Dad working on his car
Every year, the anticipation of snow triggers fond memories of my dad’s perseverance and work ethic. In so many ways, he set an example to emulate for the rest of my life.
My dad grew up in the Stetson Home for Boys in Barre Massachusetts. He was not a stranger to hard times or hard work. He was tough as nails, yet, he was a soft-spoken, loyal, and a very gentle man. To shake his hand was like grasping a closing vice. He never had a bad word to say about anyone. I never knew of a day that he stayed home from work. Mom said he never did. His life was all about his family, his home, a huge vegetable garden, keeping his car up to snuff, and hard work. Dad was always supportive, never spoke harshly to me, or criticized me, and I don't remember a time when he found it necessary to discipline my brother or me.
We live in the same 200-year-old home with the same 230 x 15' driveway that requires snow removal as dad did. I remember dad shoveling the length and width of that same driveway and putting tire chains on his car so he could go to work -- sometimes in the evening, after he got home from work, but just as often early in the morning so he could leave to get to work by seven.
Today, we have three different sized snow blowers; a luxury my dad never had. On a couple of occasions, we even had it plowed.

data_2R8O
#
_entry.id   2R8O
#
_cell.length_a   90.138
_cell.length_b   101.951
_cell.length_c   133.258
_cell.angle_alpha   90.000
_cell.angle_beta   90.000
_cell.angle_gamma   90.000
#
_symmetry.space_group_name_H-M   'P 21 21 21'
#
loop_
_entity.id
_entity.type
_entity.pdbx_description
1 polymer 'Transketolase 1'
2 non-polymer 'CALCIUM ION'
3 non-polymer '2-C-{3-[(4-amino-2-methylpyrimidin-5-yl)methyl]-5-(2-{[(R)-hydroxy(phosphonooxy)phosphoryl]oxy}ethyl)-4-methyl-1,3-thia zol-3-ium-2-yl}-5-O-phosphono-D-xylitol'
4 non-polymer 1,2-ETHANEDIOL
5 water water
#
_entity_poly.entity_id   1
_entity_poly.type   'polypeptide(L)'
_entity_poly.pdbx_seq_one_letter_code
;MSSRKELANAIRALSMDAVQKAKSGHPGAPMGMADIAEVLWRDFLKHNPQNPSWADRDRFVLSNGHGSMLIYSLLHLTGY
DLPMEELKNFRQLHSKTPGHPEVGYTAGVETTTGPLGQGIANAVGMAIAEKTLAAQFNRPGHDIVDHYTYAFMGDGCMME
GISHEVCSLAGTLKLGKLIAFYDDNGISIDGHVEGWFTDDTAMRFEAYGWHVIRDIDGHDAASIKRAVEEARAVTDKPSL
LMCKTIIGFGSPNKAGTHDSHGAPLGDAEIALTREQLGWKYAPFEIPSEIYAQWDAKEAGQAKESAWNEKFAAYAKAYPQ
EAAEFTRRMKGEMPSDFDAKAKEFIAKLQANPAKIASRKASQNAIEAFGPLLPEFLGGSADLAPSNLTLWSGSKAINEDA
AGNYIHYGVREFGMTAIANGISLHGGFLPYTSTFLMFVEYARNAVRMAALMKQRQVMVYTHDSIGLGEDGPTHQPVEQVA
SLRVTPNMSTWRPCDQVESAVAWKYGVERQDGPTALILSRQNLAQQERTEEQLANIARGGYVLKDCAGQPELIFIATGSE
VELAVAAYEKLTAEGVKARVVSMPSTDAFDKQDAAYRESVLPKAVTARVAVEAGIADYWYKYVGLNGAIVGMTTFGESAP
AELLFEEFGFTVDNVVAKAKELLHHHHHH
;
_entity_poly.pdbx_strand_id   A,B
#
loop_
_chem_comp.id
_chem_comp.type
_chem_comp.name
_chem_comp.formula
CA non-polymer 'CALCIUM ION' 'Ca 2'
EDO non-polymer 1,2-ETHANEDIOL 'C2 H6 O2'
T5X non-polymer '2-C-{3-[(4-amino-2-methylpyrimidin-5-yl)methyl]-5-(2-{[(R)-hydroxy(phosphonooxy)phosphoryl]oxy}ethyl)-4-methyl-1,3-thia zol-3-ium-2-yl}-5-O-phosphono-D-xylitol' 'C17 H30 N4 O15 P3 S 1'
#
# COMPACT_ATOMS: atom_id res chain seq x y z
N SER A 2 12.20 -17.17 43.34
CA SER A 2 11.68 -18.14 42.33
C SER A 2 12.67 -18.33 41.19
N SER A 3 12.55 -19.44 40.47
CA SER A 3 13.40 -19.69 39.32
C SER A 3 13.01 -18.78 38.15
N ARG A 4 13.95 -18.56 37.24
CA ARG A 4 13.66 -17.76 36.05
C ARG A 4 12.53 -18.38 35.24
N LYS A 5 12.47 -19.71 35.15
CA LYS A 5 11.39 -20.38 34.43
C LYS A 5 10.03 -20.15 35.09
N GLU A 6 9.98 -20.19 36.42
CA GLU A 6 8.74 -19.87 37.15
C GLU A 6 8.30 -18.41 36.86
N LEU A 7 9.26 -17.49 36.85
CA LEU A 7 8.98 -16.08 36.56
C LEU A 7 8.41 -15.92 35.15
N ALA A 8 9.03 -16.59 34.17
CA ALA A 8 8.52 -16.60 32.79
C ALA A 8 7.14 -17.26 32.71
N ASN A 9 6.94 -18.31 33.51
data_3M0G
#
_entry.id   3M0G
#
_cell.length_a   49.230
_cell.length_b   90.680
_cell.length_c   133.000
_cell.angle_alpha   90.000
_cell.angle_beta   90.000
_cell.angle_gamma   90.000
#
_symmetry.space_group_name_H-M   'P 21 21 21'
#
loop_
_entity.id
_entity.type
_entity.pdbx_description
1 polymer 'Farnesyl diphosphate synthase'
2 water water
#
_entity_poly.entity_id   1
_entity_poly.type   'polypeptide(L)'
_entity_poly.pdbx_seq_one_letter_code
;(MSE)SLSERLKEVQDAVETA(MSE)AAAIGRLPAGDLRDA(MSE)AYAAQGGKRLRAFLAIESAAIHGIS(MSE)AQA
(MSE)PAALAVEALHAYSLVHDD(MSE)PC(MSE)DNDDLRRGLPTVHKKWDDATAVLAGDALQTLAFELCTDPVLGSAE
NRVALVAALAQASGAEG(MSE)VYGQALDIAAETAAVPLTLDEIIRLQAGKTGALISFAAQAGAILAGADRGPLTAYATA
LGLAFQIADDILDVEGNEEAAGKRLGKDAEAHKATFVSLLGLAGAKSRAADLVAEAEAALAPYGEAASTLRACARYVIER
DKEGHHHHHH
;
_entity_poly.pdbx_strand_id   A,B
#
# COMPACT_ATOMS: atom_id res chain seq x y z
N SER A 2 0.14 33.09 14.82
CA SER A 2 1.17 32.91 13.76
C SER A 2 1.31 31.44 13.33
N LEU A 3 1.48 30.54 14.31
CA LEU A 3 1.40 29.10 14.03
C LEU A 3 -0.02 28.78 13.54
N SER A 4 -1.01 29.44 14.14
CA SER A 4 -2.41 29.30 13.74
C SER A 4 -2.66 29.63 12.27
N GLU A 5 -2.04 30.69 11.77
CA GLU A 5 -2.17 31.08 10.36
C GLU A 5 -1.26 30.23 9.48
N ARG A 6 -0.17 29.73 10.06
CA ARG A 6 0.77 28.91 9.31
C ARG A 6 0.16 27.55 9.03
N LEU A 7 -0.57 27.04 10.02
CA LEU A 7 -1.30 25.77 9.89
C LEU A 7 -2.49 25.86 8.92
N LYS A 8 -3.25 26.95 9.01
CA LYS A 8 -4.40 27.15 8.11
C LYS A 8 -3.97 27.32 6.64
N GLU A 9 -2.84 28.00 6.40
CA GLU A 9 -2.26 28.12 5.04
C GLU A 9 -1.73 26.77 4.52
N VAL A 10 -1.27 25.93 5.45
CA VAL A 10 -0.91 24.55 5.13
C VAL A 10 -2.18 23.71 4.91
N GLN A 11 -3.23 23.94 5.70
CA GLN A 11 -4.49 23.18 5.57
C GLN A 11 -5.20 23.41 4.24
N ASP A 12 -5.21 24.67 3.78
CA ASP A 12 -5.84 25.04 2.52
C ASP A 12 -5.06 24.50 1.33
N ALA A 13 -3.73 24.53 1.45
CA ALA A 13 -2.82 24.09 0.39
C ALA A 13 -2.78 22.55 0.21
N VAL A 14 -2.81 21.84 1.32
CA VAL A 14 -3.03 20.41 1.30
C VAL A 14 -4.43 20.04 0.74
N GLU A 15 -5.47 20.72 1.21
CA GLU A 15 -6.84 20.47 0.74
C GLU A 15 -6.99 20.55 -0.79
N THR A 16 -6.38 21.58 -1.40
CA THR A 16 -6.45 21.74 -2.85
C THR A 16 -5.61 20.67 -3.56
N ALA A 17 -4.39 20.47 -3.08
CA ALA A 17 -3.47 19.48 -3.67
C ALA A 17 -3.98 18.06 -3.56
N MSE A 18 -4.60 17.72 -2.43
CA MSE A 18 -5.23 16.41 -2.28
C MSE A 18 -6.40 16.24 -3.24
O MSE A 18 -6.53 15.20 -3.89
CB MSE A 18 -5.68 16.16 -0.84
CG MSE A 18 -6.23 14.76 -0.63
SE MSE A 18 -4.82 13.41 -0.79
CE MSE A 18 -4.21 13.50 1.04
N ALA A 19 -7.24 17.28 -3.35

I remember days when dad needed to make repairs on his car. Car mechanics were not right around the corner as many are today. No matter how long it took, he would repair his car, shovel the snow, eat supper, go to bed, and in the morning drive to work.
In those days, there were no highways, or expressways. It was a long precarious ride of intertwining and interconnecting streets to get to work, a roundtrip of about 100-miles.What would normally take two hours today, took my dad a great deal longer then, and even longer in a snowstorm or after it snowed.
When I was old enough to drive, Dad bought his first new car; most likely because when I drove he wanted to make sure I was safe and secure.
Through the years, I have always emulated dad's work ethic and embraced his values. I have never looked forward to winter's snow, but I endured the snow, car problems, and all of life's other hassles because of my dad's example and leadership. Now I'm retired, something my dad never got a chance to enjoy.
When things got tough, Mom told me that my dad would say, "Tomorrow will be a better day." But that better day never came for my dad. Despite his many years of loyalty, the company my dad worked for laid him off. Shortly after, he suffered a stroke and left this life at sixty-two years old.
Copyright © 2014 Horatio Green